Ali biographer Wilfrid Sheed wrote of the fight:

Both men left the ring changed men that night. For Frazier, his greatness was gone, that unquantifiable combination of youth, ability and desire. For Ali, the public hatred he had so carefully nursed to his advantage came to a head and burst that night and has never been the same. To his supporters he became a cultural hero. His detractors finally gave him grudging respect. At least they had seen him beaten and seen that smug look wiped off his face.[19]

See also

References

  1. ^ "Weigh-ins held". Milwaukee Journal. Associated Press. March 8, 1971. p. 10. 
  2. ^ "The Great Fights: Ali vs. Frazier I". Life. Retrieved January 16, 2013. 
  3. ^ Kram, Mark (March 15, 1971). "The battered face of a winner". Sports Illustrated: 16. 
  4. ^ a b Zavoral, Nolan (March 9, 1971). "Frazier bores in and Ali is kaput". Milwaukee Journal. p. 11. 
  5. ^ a b Ali-Frazier I: One Nation... Divisible. HBO Sports. 2000. Retrieved January 16, 2013. 
  6. ^ Mee, Bob (2006). The Heavyweights; The Definition of the Heavyweight Fighters. Stroud, Gloucestershire: Tempus. pp. 107, 108. 
  7. ^ Anderson, Dave (1992). In the Corner: Great Boxing Trainers Talk About Their Art. William Morrow & Co. ISBN 978-0688119041. 
  8. ^ George, Thomas (February 24, 2011). "Fight of the Century: Muhammad Ali's legacy grows in defeat". AOL News. Archived from the original on November 27, 2012. 
  9. ^ a b "Thriller in Manila". Top Documentary Films. 2009. Retrieved January 16, 2013. 
  10. ^ Rosen, James. "The Fight of The Century". nyp.com. Retrieved 4 December 2014. 
  11. ^ Kevin Iole (2013-03-08). "Fight of the Century? Muhammad Ali, Joe Frazier put on the event of all-time on March 8, 1971". Sports.yahoo.com. Retrieved 2017-05-12.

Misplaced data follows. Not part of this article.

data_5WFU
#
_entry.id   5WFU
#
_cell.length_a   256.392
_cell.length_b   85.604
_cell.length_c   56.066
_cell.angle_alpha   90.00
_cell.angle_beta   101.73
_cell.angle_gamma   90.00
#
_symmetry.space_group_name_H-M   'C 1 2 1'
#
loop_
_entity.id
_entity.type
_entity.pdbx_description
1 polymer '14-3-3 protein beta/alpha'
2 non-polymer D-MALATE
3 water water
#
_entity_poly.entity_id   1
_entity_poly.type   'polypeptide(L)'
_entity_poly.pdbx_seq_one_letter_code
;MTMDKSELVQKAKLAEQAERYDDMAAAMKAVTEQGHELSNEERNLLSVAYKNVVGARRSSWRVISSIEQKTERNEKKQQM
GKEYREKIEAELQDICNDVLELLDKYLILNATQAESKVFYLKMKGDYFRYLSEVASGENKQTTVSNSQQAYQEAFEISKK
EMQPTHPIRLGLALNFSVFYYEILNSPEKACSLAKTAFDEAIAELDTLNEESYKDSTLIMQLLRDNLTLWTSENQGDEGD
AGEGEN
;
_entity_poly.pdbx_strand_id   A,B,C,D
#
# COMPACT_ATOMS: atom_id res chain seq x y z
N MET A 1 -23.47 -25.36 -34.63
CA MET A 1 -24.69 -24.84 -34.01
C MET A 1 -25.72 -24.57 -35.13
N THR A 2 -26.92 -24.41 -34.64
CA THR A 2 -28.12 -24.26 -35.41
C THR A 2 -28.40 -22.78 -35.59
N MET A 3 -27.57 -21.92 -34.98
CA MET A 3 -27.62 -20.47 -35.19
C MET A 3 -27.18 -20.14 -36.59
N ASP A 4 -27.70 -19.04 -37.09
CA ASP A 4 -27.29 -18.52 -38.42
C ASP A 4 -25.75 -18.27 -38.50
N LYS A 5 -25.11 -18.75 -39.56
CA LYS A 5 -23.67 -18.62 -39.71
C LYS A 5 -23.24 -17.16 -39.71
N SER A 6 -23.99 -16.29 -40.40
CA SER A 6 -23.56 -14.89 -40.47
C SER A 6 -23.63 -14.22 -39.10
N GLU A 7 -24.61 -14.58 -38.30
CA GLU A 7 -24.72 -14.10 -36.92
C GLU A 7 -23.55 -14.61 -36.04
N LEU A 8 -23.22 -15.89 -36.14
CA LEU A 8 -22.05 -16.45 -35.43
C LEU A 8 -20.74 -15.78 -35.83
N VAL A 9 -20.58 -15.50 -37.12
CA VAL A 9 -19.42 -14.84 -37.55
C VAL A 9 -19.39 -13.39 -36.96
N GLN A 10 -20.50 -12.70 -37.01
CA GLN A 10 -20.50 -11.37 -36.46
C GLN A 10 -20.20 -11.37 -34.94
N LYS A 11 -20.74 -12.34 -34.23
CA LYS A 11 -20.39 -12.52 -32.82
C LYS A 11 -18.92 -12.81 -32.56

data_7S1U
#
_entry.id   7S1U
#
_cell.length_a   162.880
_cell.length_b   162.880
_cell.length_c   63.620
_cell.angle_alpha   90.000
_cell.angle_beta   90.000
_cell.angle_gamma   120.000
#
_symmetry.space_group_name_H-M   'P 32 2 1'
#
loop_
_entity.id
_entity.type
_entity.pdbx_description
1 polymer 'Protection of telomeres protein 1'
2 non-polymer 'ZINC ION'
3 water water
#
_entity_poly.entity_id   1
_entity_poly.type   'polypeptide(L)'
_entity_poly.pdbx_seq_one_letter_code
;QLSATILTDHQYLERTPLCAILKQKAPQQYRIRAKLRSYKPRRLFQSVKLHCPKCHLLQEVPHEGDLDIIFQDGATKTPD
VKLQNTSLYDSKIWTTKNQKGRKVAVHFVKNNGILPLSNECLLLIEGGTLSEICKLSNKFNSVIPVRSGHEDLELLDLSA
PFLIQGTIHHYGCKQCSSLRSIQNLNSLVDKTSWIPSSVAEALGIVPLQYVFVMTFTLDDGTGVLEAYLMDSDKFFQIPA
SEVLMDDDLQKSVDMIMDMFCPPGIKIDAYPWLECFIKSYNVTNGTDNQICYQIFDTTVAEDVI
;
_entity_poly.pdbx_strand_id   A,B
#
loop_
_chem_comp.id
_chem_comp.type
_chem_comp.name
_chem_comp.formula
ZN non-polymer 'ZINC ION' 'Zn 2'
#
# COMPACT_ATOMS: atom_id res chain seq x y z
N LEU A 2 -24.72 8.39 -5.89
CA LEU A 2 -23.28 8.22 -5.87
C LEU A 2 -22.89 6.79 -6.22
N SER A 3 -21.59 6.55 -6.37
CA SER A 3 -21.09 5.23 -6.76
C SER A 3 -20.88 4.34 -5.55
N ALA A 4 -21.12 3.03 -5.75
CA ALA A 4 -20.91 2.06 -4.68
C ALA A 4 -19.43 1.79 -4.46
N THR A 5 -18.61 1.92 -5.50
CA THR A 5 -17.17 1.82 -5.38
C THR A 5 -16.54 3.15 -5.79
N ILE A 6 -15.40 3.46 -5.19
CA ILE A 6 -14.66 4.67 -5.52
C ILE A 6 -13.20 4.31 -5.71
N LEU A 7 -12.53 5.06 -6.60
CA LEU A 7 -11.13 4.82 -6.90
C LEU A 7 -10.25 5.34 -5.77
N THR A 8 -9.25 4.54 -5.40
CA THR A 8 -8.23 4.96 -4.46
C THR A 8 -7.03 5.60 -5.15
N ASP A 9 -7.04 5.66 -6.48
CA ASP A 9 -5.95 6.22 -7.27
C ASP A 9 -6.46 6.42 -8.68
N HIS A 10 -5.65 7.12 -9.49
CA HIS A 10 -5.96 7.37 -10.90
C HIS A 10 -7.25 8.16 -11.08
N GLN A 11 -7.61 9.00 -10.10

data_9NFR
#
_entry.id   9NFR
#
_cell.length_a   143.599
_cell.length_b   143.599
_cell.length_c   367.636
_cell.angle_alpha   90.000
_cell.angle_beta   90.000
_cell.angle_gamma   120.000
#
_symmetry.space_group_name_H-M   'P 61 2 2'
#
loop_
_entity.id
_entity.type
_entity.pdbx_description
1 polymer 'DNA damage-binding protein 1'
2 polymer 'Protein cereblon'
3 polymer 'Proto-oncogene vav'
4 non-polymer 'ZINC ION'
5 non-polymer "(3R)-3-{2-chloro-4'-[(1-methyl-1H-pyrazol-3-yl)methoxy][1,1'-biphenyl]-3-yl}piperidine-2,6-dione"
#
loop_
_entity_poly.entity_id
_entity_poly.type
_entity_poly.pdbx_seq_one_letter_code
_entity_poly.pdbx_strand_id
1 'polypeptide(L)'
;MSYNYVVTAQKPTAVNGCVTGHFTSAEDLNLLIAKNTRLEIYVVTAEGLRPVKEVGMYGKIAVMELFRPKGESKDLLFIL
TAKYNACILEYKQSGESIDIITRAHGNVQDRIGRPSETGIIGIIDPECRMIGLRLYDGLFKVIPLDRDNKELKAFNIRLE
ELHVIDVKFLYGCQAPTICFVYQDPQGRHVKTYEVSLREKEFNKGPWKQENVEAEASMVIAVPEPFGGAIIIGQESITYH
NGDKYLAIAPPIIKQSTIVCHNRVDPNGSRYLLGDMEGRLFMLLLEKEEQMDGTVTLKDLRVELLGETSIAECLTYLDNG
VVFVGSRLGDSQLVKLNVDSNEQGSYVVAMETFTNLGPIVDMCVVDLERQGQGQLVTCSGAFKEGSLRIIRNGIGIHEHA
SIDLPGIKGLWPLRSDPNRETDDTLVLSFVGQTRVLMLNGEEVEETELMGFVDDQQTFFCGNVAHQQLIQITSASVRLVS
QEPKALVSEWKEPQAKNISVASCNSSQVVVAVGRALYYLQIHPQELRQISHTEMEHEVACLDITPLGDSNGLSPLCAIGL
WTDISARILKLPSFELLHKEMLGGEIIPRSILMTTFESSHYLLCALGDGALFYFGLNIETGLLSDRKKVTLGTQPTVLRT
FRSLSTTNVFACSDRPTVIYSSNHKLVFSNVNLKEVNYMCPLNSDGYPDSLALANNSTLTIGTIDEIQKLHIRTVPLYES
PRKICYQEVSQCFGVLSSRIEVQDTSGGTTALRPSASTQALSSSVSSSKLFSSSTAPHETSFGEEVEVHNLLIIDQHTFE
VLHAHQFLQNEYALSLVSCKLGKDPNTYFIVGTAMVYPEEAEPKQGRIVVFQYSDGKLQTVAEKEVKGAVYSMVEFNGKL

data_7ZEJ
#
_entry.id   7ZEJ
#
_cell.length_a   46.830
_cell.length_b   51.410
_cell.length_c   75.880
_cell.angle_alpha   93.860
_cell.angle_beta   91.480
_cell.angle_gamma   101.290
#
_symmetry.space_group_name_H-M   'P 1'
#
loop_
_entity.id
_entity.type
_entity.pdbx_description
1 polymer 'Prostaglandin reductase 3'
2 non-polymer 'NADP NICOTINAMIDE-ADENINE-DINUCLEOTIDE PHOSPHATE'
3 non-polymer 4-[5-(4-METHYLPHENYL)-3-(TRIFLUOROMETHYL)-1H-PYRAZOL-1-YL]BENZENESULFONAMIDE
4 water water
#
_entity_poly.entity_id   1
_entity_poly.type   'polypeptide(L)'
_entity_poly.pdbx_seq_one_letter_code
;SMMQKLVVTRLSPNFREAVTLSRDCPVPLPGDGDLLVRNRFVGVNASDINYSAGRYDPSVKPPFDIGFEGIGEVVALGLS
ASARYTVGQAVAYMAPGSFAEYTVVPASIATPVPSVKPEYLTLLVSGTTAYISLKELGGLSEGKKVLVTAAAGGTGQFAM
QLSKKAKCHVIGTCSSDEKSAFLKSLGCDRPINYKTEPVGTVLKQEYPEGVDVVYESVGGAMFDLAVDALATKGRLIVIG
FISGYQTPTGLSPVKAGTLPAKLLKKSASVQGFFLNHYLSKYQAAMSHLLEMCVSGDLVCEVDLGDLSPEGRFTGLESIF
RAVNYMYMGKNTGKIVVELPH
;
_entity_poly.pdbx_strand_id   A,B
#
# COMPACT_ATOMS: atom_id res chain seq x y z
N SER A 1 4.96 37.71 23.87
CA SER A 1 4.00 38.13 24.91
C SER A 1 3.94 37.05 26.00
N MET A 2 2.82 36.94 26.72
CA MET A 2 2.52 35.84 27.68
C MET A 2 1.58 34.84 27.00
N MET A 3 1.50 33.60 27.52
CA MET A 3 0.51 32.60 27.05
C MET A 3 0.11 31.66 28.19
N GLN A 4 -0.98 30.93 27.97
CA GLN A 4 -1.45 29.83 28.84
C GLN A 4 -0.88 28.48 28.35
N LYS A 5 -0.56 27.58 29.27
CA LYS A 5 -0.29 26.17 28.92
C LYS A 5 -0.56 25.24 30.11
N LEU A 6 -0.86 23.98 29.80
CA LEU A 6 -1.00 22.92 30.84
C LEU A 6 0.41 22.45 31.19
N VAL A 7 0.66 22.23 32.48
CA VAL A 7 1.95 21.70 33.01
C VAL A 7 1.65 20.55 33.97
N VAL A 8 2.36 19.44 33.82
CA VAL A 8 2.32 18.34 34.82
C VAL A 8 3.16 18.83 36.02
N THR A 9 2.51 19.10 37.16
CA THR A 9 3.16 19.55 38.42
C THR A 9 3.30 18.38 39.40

12. ^ "Joe Frazier vs. Muhammad Ali (1st meeting)". BoxRec. Retrieved 2017-05-12. 
  13. ^ "Referee Mercante Calls. Punches Best He's Seen". The New York Times. March 9, 1971. Retrieved May 12, 2017. 
  14. ^ Orlando, Joe. Collecting Sports Legends: The Ultimate Hobby Guide. Zyrus Press, 2009. ISBN 9781933990217. Page 361.
  15. ^ "From the Vault: Joe Frazier v Muhammad Ali, part one". The Guardian. London. November 8, 2011. 
  16. ^ "Foreman beats Frazier to win heavyweight title in Jamaica", "This Day in History – 1/22/1973". History.com. Retrieved January 16, 2013.
  17. ^ "Foreman stops Frazier in 2nd". Milwaukee Sentinel. Associated Press. January 23, 1973. p. 1-part 2. 
  18. ^ Hudson Jr, David (2006). Combat Sports; An Encyclopedia of Wrestling, Fighting, And Mixed Martial Arts. Westport CT: Greenwood Press. pp. 6, 7. 
  19. ^ Sheed, Wilfrid (1975). Muhammad Ali: A Portrait in Words and Photographs. Crowell Publishing. ISBN 9780690009583. Retrieved May 12, 2017. 

External links